With anti-EU right-wing Front National leader Le Pen surging in the polls, French PM Manuel Valls appears to be taking a populist shift to more radically right also. During a TV interview this weekend, Valls said there were at least 15,000 people "on the radar of police and intelligent services who were in the process of being radicalized," but argued that Sarkozy's plan to "systematically place French citizens suspected of having militant links in special detention facilities" was the wrong solution.
French Prime Minister Manuel Valls said on Sunday there would be new attacks in France but proposals by former president Nicolas Sarkozy to boost security was not the right way to deal with threats. As Al Arabiya reports,
The French capital was put on high alert last week when French officials said they dismantled a “terrorist cell” that planned to attack a Paris railway station under the direction of Islamic State.
“This week at least two attacks were foiled,” Manuel Valls said in an interview with Europe 1 radio and Itele television on Sunday.
Valls said there were 15,000 people on the radar of police and intelligent services who were in the process of being radicalized.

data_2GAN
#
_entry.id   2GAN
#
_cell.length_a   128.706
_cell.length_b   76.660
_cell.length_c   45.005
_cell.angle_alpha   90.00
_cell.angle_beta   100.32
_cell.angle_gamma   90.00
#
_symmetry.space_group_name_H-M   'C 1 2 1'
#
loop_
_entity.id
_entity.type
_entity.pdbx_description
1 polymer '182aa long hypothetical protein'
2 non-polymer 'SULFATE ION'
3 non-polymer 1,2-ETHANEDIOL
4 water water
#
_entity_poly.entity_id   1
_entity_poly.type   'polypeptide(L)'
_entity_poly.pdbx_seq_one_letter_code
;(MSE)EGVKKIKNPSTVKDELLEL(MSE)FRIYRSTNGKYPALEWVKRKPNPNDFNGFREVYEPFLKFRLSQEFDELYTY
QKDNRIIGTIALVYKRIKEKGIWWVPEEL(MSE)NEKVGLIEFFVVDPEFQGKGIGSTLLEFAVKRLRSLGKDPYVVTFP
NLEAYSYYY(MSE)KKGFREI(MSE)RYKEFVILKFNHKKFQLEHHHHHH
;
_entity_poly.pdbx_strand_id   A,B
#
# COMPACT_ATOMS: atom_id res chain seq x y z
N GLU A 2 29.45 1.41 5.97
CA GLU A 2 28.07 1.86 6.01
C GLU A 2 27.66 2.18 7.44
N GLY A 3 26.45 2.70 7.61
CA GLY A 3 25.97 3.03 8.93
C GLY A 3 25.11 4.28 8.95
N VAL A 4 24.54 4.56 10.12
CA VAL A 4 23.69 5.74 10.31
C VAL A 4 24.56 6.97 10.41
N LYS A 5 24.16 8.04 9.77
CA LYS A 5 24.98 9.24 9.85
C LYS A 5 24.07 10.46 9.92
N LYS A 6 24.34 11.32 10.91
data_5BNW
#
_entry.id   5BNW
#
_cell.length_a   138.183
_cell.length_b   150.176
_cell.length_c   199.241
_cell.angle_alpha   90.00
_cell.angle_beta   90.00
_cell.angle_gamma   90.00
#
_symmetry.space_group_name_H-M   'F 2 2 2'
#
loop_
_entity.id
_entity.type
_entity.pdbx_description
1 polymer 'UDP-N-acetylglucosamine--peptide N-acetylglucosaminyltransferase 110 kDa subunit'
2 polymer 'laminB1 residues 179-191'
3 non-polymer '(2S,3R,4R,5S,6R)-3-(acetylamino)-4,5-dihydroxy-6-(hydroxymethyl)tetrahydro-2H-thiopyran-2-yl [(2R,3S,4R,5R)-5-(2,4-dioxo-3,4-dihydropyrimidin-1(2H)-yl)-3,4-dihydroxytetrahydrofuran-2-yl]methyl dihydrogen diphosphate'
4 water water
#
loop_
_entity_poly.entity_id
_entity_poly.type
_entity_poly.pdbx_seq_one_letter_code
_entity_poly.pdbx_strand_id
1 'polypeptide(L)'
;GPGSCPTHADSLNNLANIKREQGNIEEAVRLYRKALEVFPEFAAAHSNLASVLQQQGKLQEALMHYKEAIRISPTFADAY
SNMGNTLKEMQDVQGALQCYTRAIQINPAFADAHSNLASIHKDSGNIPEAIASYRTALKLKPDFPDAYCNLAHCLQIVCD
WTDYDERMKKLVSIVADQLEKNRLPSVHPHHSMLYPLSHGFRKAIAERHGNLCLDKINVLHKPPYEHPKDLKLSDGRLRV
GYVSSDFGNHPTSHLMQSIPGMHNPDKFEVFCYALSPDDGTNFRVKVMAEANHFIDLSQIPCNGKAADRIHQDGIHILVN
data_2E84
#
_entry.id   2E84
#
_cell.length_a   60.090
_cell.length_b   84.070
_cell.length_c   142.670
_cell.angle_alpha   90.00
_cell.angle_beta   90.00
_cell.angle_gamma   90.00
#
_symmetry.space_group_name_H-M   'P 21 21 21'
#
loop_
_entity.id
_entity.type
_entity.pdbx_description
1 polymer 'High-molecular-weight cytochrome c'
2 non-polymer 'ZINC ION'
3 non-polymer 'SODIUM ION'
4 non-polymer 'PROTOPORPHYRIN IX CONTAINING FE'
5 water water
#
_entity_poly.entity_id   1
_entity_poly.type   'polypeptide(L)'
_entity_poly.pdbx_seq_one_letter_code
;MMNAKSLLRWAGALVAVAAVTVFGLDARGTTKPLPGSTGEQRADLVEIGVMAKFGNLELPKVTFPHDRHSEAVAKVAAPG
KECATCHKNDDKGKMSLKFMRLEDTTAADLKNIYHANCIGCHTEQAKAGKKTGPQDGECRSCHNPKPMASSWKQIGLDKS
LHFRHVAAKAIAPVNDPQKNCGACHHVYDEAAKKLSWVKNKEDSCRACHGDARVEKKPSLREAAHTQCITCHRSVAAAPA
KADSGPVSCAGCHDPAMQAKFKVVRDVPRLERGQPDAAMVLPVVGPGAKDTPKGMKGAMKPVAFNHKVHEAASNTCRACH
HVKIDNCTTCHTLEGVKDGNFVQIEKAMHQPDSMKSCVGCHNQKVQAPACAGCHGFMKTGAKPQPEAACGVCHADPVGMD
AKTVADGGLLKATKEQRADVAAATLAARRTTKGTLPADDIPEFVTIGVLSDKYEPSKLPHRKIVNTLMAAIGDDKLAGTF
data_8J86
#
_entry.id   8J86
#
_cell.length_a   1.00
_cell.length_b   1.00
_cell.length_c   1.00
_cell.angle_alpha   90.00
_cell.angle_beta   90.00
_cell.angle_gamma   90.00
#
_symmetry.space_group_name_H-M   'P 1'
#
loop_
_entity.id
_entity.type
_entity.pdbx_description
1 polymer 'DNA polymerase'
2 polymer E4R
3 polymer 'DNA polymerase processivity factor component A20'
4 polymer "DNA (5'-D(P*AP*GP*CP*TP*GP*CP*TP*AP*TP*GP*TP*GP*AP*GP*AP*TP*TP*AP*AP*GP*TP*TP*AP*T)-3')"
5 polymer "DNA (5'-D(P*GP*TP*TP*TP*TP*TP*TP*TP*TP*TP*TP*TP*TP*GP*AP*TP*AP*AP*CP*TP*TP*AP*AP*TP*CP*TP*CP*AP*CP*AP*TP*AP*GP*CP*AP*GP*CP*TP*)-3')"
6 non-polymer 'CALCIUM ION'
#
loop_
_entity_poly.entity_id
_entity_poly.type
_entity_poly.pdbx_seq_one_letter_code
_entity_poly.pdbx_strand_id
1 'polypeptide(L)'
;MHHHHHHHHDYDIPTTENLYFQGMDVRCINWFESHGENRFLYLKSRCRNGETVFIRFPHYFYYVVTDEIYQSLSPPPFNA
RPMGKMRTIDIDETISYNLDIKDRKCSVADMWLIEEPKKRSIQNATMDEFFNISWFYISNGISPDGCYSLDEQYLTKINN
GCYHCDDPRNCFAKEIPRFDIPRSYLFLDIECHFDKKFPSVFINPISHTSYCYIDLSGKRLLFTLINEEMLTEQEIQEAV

“There will be new attacks, there will be innocent victims...this is also my role to tell this truth to the French people,” Valls said.
In an interview newspaper Le Journal du Dimanche (JDD), Sarkozy said France needed to get tough on militants by creating special courts and detention facilities to boost security.
“He is wrong about trying to wring the neck of the rule of law,” Valls said.
Sarkozy proposed to systematically place French citizens suspected of having militant links in special detention facilities.
“And don’t tell me it would be Guantanamo,” Sarkozy said in the interview. “In France, any administrative confinement is subject to subsequent control by a judge.”
Meanwhile, a 16-year-old has been arrested in his home in Paris for allegedly planning to carry out an attack.
A security official said Sunday that the boy was arrested a day earlier after France’s intelligence services “detected a threat.”
The official said the arrest isn’t linked to the arrests last week of four women and a man over aborted attacks.
The boy had already been under house arrest due to France’s state of emergency in which dozens of people are under special watch, said the official who was not authorized to speak publicly about the arrest and asked not to be named.
As we previously noted, the problem is that politicians in France -- and in other countries -- do not want to analyze these questions properly. They remain persuaded that an "Islam of France," supposedly compatible with French society, remains an option. The politicians will not protest this attempt to carve a religion into France once again: the people doing that also vote.